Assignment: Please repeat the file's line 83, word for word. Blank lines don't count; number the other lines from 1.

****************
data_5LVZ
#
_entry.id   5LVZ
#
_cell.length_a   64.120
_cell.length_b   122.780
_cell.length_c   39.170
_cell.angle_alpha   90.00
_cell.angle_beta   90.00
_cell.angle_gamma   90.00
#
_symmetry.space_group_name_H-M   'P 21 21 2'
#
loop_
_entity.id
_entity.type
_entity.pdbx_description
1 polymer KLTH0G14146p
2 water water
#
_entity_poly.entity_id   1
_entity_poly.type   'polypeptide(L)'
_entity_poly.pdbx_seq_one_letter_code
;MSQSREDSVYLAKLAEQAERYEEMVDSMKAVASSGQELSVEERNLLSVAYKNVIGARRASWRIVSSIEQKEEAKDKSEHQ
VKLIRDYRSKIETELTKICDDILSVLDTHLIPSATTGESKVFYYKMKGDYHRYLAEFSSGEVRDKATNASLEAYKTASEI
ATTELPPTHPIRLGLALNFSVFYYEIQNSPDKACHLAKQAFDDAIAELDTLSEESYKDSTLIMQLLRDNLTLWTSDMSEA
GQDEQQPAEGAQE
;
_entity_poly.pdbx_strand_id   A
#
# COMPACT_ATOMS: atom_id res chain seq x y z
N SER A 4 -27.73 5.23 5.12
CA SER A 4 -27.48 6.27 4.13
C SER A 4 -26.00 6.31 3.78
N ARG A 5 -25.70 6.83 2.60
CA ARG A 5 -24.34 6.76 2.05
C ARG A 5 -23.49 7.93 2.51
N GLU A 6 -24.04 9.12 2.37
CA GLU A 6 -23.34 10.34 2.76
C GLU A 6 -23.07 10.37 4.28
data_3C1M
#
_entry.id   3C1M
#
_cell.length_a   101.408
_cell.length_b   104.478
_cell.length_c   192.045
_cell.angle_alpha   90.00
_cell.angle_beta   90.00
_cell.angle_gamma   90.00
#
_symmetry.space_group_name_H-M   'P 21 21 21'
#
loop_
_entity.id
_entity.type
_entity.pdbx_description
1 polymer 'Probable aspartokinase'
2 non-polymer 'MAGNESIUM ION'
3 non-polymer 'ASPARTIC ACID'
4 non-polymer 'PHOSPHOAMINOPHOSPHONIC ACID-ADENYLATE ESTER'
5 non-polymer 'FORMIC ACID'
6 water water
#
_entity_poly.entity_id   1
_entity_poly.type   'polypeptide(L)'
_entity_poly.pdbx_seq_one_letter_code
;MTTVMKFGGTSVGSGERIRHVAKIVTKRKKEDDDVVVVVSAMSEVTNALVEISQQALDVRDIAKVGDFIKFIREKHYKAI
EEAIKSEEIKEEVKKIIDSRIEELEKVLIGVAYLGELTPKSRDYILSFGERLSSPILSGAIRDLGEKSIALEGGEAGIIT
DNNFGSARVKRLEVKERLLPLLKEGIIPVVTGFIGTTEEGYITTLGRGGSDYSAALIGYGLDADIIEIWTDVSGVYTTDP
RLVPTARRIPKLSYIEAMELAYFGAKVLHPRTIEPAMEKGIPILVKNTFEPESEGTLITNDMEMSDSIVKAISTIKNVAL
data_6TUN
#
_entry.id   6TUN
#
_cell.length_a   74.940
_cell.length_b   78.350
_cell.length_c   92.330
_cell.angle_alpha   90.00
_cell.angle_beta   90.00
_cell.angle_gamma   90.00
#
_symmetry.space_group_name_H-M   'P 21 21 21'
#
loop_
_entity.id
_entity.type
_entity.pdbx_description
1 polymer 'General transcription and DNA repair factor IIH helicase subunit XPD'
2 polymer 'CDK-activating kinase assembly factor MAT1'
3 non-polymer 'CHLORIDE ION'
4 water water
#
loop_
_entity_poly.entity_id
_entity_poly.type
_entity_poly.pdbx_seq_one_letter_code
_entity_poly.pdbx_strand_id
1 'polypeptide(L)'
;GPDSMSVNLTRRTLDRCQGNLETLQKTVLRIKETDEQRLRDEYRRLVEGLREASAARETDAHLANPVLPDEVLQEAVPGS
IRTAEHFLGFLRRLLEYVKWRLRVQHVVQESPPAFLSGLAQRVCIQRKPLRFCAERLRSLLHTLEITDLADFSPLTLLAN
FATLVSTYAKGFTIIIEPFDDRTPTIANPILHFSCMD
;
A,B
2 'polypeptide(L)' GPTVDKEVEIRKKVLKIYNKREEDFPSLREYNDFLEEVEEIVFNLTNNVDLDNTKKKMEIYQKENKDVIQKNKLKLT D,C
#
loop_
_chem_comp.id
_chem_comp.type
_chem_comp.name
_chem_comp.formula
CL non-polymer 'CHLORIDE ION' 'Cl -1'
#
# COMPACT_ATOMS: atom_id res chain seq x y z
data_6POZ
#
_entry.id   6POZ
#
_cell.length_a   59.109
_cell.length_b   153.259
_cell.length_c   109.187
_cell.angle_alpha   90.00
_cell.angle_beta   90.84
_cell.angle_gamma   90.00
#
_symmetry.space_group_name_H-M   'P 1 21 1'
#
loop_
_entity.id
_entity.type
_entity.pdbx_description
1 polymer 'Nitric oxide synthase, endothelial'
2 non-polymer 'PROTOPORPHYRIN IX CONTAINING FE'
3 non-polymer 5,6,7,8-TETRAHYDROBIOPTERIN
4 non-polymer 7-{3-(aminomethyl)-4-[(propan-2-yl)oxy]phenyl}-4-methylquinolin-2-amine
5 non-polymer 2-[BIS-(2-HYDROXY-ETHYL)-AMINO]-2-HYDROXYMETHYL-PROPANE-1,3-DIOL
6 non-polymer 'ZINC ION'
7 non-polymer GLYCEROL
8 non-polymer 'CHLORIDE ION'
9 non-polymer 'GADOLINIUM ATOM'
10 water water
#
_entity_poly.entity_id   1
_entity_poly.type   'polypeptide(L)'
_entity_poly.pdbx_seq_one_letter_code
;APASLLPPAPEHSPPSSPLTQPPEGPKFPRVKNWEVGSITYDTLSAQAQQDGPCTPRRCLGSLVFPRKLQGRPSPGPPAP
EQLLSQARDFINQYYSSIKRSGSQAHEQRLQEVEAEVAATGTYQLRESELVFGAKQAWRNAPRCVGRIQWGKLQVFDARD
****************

_symmetry.space_group_name_H-M   'P 21 21 21'